[CentOS-devel] Before You Get Mad About The CentOS Stream Change, Think About…

Fri Dec 18 17:11:59 UTC 2020
Mark Mielke <mark.mielke at gmail.com>

On Fri, Dec 18, 2020 at 9:58 AM Mike McGrath <mmcgrath at redhat.com> wrote:
>> I wanted to pay Red Hat for the services we received. I could justify
>> this. However, we were looking at a $2M USD RHEL expense for the next
>> year, and $4M USD for the year after that. I could not justify this,
>> when so many alternatives existed that provide what was substantially
>> the same content and service.

I just explained how Red Hat's subscription model and pricing forced
me to review if we could justify a Red Hat cost increase from $0.5M
USD annually to $4M USD annually for essentially no increase in
service levels, and I found it was not. We could fund a small army
with $4M USD annually, and build our own distribution. This is at
least 20 people worth of salaries.

Mike McGrath's answer below was not "I see your point, I will look
into this and fix this" as it should have been. Instead, his point was
"I think you are ignorant and not aware of our value."

This level of arrogance ("having or revealing an exaggerated sense of
one's own importance or abilities") meant I was forced to reduce our
contribution to Red Hat from a value we were willing to pay of $0.5M,
down to <$0.1M, and with this new CentOS choice, it will likely drop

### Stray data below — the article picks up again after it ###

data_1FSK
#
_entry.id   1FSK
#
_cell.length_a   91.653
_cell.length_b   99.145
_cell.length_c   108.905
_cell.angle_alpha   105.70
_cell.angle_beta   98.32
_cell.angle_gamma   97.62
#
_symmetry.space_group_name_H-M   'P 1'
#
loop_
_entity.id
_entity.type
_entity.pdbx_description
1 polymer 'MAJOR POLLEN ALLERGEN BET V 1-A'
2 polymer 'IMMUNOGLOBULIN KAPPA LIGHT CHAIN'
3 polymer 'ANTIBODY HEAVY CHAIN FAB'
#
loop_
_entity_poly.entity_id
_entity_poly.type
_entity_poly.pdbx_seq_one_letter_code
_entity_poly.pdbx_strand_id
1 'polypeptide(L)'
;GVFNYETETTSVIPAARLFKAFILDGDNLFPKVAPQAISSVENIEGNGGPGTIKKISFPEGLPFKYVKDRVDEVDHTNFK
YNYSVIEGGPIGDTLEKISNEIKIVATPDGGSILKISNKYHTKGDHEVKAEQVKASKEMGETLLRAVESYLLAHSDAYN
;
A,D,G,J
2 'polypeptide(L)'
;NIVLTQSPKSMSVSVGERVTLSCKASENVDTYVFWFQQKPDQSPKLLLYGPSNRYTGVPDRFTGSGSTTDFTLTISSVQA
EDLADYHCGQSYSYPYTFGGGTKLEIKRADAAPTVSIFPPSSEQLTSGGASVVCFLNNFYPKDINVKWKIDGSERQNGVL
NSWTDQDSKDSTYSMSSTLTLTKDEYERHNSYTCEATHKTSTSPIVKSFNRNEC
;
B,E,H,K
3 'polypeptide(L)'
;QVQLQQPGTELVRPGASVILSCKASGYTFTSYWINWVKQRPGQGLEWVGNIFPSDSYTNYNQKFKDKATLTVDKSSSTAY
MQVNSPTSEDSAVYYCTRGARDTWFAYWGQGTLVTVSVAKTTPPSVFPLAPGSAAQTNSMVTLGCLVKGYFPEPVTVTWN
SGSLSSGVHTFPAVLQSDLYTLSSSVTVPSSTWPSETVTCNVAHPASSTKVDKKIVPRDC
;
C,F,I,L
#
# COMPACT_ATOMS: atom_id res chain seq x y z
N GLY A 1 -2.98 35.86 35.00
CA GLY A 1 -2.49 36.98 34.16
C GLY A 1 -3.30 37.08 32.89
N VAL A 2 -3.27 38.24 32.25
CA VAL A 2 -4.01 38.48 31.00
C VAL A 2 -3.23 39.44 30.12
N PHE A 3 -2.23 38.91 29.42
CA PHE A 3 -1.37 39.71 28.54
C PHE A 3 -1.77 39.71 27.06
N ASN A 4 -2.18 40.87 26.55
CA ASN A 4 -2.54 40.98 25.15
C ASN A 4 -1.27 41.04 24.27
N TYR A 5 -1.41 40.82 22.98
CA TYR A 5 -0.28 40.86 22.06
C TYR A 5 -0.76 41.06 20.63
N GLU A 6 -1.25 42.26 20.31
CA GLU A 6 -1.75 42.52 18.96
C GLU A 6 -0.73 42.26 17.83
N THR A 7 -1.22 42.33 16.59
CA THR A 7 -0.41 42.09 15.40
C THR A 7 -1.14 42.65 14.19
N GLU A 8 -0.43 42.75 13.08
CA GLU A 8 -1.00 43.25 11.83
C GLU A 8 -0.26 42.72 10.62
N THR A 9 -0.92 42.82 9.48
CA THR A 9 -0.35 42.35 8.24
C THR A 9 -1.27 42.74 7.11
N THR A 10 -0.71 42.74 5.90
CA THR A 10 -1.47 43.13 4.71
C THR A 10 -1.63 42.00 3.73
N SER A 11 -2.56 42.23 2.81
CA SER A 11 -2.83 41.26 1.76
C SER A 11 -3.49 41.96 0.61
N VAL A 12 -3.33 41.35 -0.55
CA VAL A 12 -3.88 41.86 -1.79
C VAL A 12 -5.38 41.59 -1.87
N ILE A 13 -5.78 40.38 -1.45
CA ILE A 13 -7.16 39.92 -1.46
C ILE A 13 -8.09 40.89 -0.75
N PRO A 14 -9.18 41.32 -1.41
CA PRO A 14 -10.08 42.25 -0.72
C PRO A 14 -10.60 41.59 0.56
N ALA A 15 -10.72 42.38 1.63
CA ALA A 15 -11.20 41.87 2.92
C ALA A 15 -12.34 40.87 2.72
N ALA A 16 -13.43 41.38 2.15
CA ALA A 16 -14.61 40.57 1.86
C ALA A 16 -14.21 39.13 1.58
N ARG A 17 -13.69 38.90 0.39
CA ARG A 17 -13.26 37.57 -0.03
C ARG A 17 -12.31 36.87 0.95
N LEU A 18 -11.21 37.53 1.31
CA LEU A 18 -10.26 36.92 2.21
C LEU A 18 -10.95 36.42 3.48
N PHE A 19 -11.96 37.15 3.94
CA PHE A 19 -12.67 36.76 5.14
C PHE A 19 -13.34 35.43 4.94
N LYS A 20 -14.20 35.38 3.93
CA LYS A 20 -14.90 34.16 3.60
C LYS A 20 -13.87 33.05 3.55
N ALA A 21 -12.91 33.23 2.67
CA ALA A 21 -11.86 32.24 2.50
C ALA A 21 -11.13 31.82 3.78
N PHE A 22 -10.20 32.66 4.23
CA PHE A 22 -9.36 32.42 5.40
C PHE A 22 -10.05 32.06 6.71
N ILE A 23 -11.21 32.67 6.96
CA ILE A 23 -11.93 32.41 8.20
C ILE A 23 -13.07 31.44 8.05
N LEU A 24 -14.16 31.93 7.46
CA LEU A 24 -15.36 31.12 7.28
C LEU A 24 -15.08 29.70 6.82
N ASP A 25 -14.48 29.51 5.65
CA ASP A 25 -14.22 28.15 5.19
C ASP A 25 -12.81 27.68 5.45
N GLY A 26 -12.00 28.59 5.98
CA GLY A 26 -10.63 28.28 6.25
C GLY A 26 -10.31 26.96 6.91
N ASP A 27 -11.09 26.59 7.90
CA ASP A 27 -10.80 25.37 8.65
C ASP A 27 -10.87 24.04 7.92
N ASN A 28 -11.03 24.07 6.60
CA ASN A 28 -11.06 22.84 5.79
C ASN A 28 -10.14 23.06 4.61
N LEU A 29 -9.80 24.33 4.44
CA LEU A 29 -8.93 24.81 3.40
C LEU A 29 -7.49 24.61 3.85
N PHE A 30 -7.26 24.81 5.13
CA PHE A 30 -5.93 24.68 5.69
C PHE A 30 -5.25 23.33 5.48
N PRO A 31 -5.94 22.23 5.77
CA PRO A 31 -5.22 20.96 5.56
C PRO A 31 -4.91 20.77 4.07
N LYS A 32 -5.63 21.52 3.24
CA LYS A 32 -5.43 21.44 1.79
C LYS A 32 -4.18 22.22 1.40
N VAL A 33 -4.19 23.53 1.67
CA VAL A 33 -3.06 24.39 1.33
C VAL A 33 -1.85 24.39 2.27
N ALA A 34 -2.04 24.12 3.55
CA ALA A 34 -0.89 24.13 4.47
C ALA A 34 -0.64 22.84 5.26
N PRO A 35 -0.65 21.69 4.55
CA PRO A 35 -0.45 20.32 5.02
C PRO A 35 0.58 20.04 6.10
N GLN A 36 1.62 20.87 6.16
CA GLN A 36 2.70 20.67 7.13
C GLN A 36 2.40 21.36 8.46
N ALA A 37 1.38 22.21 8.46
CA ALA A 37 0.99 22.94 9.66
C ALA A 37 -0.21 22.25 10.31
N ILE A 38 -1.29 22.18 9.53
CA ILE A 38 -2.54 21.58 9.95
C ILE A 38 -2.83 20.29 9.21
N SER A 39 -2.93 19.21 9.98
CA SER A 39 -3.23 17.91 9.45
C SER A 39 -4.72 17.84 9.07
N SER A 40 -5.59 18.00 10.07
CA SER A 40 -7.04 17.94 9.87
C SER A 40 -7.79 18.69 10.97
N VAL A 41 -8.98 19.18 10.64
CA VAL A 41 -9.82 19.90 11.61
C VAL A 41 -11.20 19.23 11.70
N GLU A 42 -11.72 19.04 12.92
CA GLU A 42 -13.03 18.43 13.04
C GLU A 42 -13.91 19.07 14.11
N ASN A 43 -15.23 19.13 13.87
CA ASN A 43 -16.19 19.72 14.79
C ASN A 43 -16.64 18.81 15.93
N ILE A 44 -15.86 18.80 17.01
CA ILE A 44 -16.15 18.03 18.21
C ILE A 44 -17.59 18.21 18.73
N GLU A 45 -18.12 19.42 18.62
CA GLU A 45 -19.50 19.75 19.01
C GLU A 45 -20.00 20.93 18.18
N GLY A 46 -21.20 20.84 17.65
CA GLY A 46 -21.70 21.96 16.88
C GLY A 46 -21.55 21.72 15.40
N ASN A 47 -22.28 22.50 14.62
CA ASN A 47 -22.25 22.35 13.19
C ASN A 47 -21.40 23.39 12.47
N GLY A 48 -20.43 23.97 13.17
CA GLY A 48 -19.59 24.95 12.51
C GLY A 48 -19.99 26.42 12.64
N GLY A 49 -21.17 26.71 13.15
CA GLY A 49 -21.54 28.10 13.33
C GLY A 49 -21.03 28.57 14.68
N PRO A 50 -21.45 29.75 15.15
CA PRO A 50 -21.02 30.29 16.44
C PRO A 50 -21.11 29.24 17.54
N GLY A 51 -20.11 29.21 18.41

to $0, by investing in alternatives.

I want it to be perfectly clear that Red Hat management is making Red
Hat a difficult proposition for us to sell, even for proponents and
admirers of Red Hat, and these choices have direct consequences on the
Red Hat bottom line. Most other vendors we work with provide large
discounts to support cases such as ours, so that it is a win/win. Red
Hat provided no such option, and effectively priced itself out of the
market. 2 years later when they saw that we were not bluffing, they
offered a discount that only kicks in above $1M, and would still be
about 20% discount. These terms are unacceptable.

Do you think I wanted to use my technical skills to rip out Red Hat
binaries from everywhere in our company in a short time period? I
didn't. But, I had no choice. After a year of discussions, Red Hat
gave me no choice.

Let's dissect Mike McGrath's answer in a little more detail:

> I have to assume you actually downloaded and installed RHEL.  To do so you would have used our CDN and a fairly extensive (and audited and secured) supply chain.

Any large deployment cannot use Red Hat servers to deploy RHEL, but
requires in-house CDN. Also, any large deployment requires
customization, which then involves overlaying RHEL packages with
non-RHEL packages including packages from external sources such as
EPEL, and in-house packages. The CDN cost is therefore *ours*, not

> Over 1,000 people work on the actual RHEL bits *after* the community has already worked on it and many more support those efforts.  We push all our code upstream before we release it so presumably, you got some value out of RHEL or you would have just used upstream.

We have a team of in-house people providing front-end support for our
users. Red Hat did not eliminate the need for this team. If we
quadrupled our installs as was projected, the brunt of this cost would
have been borne by our in-house team, not by Red Hat. The Red Hat
subscription model is broken. The Red Hat proposition becomes
problematic with scale.